India and Afghanistan have decided to sign an accord to establish an air corridor in the region.
On Sunday, Pajhwok Afghan News quoted President Ashraf Ghani as saying: “We reached an agreement with India for establishment of an air corridor.” The Afghan president, who recently visited New Delhi, also said that the proposed corridor would make it easier for the two South Asian neighbours to transport goods, bypassing Pakistan.
During his two-day visit to New Delhi, President Ghani requested the Indian businessmen to use the air route for trade, stressing that the move would help his landlocked country overcome the constraints of “bad” neighbours. He also slammed Pakistan for not allowing Afghanistan to engage in trade with India through its land routes. As Islamabad turned down his request, the president said that Pakistan could not stop him from strengthening trade ties with India.
President Ghani explained that Kabul wanted to use the Wagah-Attari route for bilateral trade with New Delhi by making some changes in the Afghanistan Pakistan Transit Trade Agreement (APTTA), which has been restrictive in this aspect. However, the Nawaz Sharif government in Islamabad refused to make any changes in the APTTA – a bilateral trade agreement between Pakistan and Afghanistan signed in 1950. On the basis of APTTA, the war-ravaged country enjoys the right to import duty-free goods through Karachi.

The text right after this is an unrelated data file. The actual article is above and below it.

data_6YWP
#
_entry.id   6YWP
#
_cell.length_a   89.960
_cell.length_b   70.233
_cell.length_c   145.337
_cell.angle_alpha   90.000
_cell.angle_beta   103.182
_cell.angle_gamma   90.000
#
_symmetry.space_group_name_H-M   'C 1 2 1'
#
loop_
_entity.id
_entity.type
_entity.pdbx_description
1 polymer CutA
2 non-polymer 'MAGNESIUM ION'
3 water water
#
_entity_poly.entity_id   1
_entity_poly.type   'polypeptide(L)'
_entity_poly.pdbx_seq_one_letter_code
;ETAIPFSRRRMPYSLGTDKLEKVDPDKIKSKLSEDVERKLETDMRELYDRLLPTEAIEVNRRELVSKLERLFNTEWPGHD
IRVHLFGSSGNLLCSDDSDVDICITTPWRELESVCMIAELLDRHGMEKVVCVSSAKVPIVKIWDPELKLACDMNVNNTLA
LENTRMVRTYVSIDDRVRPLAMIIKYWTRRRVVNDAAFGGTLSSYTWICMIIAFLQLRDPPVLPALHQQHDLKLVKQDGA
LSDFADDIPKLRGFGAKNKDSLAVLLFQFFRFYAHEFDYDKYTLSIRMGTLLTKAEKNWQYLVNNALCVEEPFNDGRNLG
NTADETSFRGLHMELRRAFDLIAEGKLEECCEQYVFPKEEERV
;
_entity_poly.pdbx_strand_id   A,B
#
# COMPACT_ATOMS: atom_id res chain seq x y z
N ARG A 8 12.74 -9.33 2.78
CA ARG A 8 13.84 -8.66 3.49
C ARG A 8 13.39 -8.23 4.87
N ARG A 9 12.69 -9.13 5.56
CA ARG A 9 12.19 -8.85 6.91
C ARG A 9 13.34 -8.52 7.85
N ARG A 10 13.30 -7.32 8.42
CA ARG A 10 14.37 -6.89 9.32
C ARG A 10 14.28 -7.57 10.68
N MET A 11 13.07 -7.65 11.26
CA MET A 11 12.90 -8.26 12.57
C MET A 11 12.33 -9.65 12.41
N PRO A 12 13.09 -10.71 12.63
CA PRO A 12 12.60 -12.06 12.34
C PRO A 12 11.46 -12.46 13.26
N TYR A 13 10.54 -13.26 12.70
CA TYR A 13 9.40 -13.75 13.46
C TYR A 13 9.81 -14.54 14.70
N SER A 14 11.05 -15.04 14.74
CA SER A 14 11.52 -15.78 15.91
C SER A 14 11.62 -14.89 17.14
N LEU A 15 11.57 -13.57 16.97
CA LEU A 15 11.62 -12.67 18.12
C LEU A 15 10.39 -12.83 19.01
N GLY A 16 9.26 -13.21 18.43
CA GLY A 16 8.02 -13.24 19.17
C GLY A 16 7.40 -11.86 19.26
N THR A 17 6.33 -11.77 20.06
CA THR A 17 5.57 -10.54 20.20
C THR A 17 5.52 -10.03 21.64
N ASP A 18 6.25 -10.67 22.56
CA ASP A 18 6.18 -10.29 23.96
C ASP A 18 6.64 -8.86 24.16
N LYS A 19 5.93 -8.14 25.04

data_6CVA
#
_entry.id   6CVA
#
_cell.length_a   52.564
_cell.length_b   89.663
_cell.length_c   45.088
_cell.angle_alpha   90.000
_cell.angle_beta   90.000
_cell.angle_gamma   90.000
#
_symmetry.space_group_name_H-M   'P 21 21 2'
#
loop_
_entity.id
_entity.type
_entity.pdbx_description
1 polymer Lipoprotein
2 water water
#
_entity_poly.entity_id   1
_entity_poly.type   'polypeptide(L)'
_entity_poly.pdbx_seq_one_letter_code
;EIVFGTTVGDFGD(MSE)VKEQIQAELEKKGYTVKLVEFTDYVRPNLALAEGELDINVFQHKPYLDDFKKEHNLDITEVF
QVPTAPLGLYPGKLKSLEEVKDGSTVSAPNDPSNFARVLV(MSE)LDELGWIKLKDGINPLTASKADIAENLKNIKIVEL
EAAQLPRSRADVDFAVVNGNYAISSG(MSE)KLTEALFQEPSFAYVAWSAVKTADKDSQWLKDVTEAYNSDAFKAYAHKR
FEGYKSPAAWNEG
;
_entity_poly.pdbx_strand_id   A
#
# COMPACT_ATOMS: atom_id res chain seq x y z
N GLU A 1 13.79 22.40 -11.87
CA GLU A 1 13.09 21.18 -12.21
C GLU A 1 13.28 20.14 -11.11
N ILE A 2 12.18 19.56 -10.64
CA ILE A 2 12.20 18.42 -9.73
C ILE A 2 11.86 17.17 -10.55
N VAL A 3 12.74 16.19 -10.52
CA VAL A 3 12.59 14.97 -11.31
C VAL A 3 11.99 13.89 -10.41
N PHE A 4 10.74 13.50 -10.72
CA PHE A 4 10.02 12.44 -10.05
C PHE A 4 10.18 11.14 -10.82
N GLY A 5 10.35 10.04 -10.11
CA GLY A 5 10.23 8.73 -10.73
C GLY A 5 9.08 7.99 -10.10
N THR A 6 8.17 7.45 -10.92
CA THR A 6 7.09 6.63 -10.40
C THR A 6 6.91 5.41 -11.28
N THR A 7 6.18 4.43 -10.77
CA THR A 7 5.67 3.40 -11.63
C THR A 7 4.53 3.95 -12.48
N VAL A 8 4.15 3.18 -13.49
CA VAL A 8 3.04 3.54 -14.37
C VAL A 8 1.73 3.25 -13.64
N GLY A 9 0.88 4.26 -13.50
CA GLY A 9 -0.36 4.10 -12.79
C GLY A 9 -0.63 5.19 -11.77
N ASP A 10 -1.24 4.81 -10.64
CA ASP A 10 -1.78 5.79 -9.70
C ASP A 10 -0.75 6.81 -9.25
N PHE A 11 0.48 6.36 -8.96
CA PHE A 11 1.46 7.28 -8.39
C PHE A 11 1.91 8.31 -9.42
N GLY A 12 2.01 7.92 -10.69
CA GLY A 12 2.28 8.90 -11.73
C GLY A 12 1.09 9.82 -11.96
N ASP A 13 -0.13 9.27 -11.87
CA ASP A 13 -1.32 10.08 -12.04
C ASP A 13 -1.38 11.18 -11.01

The US, too, had welcomed President Ghani’s attempt to include India in the transit trade agreement. Deputy spokesperson of the US State Department Mark C Toner said: “I would just say, speaking broadly, that we would support stronger trade relations within the region. And we’ve long said that it’s a priority for the US, at least, but it should be a priority for the countries in the region to all work more co-operatively and constructively together. And a trade agreement would be part of that.”
However, the ongoing tension between Pakistan and India prompted the concerned authorities in Islamabad to reject the Afghan president’s request. During his meeting with Modi in New Delhi last week, the Afghan president informed the Indian PM that Kabul was ready to establish an air corridor in the region to boost trade with India. Prime Minister Modi immediately accepted the proposal to build a corridor jointly with Kabul.
In New York, senior Indian, Afghan and American diplomats held a meeting on the sidelines of the UN General Assembly last week mainly to discuss ways to overcome Pakistan’s selective blockade of the landlocked South Asian country. ”The meeting provided a forum for the US government and the government of India to explore ways to co-ordinate and align their assistance with the priorities of the Afghan government,” said a joint statement following the meeting.
India’s main objectives in Afghanistan include orderly security, successful political and economic transition, and ensuring the safety and security of its assets and personnel.